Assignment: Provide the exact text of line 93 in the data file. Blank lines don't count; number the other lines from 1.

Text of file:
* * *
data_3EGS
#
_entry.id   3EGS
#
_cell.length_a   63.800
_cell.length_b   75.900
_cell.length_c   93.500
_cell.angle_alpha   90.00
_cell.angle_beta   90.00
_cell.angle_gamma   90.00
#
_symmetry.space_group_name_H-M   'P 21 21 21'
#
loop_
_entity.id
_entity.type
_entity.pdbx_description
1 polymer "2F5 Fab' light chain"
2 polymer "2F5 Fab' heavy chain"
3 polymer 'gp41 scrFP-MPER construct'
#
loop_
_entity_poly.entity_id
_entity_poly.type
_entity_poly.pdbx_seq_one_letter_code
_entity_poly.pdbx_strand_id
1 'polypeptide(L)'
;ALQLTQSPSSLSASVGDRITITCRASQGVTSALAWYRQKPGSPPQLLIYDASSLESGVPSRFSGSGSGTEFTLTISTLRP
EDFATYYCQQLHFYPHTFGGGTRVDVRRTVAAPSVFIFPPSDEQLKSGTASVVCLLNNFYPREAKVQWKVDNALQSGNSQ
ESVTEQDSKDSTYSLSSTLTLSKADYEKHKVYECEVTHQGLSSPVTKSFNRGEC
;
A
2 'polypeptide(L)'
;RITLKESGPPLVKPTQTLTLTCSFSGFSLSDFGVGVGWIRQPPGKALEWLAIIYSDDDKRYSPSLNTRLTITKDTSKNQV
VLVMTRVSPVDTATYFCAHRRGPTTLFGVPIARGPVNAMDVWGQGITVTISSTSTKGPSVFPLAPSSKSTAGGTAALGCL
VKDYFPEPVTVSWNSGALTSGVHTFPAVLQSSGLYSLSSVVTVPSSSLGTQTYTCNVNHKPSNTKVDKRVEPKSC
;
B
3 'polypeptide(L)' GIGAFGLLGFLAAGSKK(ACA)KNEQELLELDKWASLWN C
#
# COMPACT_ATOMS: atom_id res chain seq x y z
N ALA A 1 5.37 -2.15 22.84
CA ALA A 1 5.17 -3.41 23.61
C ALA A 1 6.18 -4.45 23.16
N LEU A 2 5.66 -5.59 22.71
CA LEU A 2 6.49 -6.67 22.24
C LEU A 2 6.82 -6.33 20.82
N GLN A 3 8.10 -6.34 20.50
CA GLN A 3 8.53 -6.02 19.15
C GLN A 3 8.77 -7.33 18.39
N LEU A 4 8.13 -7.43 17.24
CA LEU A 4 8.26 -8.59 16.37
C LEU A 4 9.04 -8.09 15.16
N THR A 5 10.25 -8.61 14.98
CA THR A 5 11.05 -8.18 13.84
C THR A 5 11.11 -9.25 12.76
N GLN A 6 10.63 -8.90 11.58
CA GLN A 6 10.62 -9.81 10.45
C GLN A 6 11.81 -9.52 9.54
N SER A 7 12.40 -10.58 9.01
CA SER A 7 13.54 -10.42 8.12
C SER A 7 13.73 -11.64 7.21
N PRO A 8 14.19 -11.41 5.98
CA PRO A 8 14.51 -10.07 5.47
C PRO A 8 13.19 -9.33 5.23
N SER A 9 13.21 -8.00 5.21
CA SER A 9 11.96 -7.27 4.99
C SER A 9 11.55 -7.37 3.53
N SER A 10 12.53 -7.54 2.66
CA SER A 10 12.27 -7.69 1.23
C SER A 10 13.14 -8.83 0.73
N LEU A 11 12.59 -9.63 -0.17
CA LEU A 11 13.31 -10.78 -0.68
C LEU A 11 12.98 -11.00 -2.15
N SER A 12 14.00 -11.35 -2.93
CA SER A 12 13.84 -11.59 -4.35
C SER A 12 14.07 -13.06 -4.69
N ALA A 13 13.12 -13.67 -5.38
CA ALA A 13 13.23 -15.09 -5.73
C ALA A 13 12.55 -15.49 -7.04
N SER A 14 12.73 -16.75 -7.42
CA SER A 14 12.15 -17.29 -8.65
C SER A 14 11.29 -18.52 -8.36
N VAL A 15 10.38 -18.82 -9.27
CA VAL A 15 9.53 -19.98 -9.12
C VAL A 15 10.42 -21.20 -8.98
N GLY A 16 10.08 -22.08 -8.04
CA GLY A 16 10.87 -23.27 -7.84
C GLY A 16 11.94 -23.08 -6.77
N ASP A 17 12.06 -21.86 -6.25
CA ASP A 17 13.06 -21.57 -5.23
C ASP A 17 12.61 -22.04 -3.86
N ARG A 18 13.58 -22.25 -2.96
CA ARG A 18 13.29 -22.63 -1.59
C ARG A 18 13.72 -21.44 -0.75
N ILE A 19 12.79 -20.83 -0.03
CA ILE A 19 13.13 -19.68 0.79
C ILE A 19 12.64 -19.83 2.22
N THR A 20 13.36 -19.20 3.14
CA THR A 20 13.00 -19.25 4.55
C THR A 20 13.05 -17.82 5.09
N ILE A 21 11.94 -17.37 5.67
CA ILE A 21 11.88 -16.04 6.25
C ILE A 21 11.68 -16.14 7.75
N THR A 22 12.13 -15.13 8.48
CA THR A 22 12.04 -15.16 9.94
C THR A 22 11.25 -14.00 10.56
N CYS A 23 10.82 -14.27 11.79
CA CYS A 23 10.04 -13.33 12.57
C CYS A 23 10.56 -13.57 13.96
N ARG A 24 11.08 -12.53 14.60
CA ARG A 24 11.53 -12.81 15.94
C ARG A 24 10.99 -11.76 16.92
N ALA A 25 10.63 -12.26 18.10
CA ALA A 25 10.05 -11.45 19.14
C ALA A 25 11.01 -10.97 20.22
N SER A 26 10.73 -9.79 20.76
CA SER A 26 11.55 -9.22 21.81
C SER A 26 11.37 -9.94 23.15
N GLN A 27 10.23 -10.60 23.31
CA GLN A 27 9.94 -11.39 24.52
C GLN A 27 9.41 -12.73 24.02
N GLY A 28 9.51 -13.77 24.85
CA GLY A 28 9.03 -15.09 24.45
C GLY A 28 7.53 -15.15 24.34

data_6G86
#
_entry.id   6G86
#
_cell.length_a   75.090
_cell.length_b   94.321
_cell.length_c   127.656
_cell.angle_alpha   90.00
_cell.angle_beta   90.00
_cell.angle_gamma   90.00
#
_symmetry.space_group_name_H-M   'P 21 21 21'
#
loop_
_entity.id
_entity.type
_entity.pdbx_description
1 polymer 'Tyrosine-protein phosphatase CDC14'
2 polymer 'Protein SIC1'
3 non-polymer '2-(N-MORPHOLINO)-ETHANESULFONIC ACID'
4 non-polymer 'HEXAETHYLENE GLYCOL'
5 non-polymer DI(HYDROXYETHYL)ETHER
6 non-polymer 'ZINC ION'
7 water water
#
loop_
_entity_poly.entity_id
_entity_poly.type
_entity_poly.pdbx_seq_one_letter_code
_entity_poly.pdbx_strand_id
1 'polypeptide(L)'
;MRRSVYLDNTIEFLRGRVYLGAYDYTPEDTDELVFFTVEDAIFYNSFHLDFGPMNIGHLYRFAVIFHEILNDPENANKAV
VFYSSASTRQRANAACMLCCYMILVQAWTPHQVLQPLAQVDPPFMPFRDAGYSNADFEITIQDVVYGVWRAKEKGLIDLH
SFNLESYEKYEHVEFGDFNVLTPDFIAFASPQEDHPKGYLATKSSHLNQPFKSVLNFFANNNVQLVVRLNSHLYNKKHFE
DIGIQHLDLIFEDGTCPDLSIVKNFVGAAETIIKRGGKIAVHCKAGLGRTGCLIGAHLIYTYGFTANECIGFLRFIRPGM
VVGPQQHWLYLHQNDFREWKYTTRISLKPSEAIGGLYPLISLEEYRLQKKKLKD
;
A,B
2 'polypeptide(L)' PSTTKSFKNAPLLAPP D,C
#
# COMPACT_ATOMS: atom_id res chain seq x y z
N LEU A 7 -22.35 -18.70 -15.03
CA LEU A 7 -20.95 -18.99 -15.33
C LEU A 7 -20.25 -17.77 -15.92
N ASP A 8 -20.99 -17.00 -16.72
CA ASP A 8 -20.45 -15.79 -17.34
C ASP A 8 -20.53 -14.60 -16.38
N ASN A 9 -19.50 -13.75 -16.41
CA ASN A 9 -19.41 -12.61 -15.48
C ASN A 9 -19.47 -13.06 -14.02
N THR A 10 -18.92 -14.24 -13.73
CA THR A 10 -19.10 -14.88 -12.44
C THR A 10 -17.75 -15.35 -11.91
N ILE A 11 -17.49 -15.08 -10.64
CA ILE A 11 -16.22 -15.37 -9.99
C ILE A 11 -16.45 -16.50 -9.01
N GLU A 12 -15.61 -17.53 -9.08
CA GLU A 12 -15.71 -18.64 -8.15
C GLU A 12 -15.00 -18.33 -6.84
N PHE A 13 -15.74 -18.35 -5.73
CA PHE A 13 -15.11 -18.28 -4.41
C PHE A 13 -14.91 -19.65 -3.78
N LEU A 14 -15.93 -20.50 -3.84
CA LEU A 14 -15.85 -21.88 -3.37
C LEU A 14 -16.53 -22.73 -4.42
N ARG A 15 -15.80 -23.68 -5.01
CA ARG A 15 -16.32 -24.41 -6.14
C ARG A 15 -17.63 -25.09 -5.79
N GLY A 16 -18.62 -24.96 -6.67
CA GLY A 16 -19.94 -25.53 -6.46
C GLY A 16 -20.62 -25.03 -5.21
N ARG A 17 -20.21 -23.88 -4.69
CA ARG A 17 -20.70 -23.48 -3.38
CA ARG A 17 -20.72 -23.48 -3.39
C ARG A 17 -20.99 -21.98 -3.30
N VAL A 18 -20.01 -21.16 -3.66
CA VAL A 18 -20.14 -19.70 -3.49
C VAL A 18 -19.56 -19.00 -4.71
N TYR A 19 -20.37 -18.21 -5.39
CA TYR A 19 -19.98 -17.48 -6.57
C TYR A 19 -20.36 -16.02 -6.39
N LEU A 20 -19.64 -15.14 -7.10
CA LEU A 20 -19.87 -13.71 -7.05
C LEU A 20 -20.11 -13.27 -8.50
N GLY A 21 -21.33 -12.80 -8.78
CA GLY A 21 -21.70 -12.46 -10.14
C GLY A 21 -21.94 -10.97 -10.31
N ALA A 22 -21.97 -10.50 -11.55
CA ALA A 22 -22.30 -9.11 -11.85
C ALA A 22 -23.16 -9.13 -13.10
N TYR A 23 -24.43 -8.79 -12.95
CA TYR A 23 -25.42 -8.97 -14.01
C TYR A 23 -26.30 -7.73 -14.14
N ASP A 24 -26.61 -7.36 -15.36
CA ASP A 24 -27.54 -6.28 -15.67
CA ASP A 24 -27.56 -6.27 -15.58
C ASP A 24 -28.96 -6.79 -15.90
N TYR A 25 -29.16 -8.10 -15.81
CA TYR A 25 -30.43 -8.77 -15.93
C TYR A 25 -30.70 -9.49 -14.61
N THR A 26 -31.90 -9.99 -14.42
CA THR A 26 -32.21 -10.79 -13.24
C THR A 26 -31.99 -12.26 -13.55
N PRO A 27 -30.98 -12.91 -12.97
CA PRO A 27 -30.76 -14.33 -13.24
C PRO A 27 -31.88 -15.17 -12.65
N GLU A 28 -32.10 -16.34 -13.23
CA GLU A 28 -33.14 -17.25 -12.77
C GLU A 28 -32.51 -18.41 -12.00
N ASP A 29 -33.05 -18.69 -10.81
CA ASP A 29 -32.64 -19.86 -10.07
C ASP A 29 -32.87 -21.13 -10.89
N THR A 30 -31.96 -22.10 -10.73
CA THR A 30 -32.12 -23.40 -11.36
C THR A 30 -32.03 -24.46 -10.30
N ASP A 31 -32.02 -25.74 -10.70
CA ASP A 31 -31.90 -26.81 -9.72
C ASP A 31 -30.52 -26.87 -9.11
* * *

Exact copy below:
N ARG A 18 13.58 -22.25 -2.96